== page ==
Publication date: March 2018Source: Advances in Chronic Kidney Disease, Volume 25, Issue 2Author(s): Vikram Patney, Kunal Chaudhary, Adam Whaley-ConnellThe global incidence and prevalence of diabetes continues to expand due primarily to the influences of obesity and the contribution of obesity to the progression of type 2 diabetes mellitus. The rising prevalence of type 2 diabetes has driven an increase in rates of CKD in the past 3 decades in the United States. In turn, so have the rates for complications related to type 2 diabetes including CKD, eg, diabetic kidney disease (DKD). Although incident rates for DKD have stab...
Source: Advances in Chronic Kidney Disease - July 10, 2018 Category: Urology & Nephrology Source Type: research

Acute Kidney Injury and Progression of Diabetic Kidney Disease
Publication date: March 2018Source: Advances in Chronic Kidney Disease, Volume 25, Issue 2Author(s): Samuel Mon-Wei Yu, Joseph V. BonventreDiabetic kidney disease, commonly termed diabetic nephropathy (DN), is the most common cause of end-stage kidney disease (ESKD) worldwide. The characteristic histopathology of DN includes glomerular basement membrane thickening, mesangial expansion, nodular glomerular sclerosis, and tubulointerstitial fibrosis. Diabetes is associated with a number of metabolic derangements, such as reactive oxygen species overproduction, hypoxic state, mitochondrial dysfunction, and inflammation. In the...
Source: Advances in Chronic Kidney Disease - July 10, 2018 Category: Urology & Nephrology Source Type: research

Inflammatory Mechanisms as New Biomarkers and Therapeutic Targets for Diabetic Kidney Disease
Publication date: March 2018Source: Advances in Chronic Kidney Disease, Volume 25, Issue 2Author(s): Radica Z. Alicic, Emily J. Johnson, Katherine R. TuttleDiabetic kidney disease (DKD) is the leading cause of CKD and end-stage kidney disease (ESKD) worldwide. Approximately 30-40% of people with diabetes develop this microvascular complication, placing them at high risk of losing kidney function as well as of cardiovascular events, infections, and death. Current therapies are ineffective for arresting kidney disease progression and mitigating risks of comorbidities and death among patients with DKD. As the global count of ...
Source: Advances in Chronic Kidney Disease - July 10, 2018 Category: Urology & Nephrology Source Type: research

Role of Kidney Biopsies for Biomarker Discovery in Diabetic Kidney Disease
Publication date: March 2018Source: Advances in Chronic Kidney Disease, Volume 25, Issue 2Author(s): Helen C. Looker, Michael Mauer, Robert G. NelsonAlthough estimated glomerular filtration rate and albuminuria are well-established biomarkers of diabetic kidney disease (DKD), additional biomarkers are needed, especially for the early stages of the disease when both albuminuria and estimated glomerular filtration rate may still be in the normal range and are less helpful for identifying those at risk of progression. Traditional biomarker studies for early DKD are challenging because of a lack of good early clinical end poin...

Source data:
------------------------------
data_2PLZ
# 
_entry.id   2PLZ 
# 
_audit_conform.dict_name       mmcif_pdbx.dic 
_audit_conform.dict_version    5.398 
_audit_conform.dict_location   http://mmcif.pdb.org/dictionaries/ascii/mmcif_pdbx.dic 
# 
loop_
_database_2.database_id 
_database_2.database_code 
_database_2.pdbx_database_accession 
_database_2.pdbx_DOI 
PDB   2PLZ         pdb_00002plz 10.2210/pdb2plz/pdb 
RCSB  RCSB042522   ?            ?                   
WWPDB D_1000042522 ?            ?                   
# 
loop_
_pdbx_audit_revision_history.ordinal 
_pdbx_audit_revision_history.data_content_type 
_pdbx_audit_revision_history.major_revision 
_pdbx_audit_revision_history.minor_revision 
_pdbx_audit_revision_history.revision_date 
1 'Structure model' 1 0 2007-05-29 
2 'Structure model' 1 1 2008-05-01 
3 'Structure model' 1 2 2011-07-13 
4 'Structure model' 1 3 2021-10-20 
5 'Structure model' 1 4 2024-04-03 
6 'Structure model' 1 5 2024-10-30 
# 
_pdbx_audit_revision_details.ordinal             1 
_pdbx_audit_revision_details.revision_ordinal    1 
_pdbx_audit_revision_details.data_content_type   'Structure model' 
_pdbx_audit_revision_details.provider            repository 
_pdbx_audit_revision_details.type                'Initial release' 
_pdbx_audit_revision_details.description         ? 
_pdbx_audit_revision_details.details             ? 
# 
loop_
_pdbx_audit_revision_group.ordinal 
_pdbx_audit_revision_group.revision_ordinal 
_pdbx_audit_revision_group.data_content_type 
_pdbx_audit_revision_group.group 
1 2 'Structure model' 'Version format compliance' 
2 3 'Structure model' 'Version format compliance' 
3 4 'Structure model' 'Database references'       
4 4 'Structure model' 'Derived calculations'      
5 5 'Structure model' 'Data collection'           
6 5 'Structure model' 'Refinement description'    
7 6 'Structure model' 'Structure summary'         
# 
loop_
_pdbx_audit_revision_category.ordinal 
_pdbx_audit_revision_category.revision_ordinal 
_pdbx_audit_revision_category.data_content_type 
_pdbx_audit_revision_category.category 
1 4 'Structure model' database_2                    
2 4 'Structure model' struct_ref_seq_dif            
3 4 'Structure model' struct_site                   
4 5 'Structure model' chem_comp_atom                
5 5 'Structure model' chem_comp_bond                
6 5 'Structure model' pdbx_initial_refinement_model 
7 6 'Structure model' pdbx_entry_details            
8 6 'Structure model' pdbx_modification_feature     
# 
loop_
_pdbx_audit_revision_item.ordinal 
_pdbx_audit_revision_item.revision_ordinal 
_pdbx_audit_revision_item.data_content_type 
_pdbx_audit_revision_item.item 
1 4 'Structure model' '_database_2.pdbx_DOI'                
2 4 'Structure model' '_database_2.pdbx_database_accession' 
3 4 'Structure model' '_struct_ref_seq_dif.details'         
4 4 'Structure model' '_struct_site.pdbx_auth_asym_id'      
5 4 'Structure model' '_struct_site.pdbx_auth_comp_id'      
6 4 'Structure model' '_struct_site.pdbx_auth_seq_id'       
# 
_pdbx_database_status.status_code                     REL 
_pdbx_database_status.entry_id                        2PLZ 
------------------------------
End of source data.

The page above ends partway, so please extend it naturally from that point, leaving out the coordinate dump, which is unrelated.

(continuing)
Source: Advances in Chronic Kidney Disease - July 10, 2018 Category: Urology & Nephrology Source Type: research

The Promise of Systems Biology for Diabetic Kidney Disease
Publication date: March 2018Source: Advances in Chronic Kidney Disease, Volume 25, Issue 2Author(s): Frank C. Brosius, Wenjun JuDiabetic kidney disease (DKD) has a complex and prolonged pathogenesis involving many cell types in the kidney as well as extrarenal factors. It is clinically silent for many years after the onset of diabetes and usually progresses over decades. Given this complexity, a comprehensive and unbiased molecular approach is best suited to help identify the most critical mechanisms responsible for progression of DKD and those most suited for targeted intervention. Systems biological investigations provid...
Source: Advances in Chronic Kidney Disease - July 10, 2018 Category: Urology & Nephrology Source Type: research

Table of Contents for National Kidney Foundation 2018 Spring Clinical Meeting Abstracts April 10-14, 2018
Publication date: March 2018Source: Advances in Chronic Kidney Disease, Volume 25, Issue 2Author(s): (Source: Advances in Chronic Kidney Disease)
Source: Advances in Chronic Kidney Disease - July 10, 2018 Category: Urology & Nephrology Source Type: research

Implementation of a Program to Manage Transition of Care for End-Stage Renal Disease (ESRD) Patients Discharged from the Hospital
Publication date: March 2018Source: Advances in Chronic Kidney Disease, Volume 25, Issue 2Author(s): (Source: Advances in Chronic Kidney Disease)
Source: Advances in Chronic Kidney Disease - July 10, 2018 Category: Urology & Nephrology Source Type: research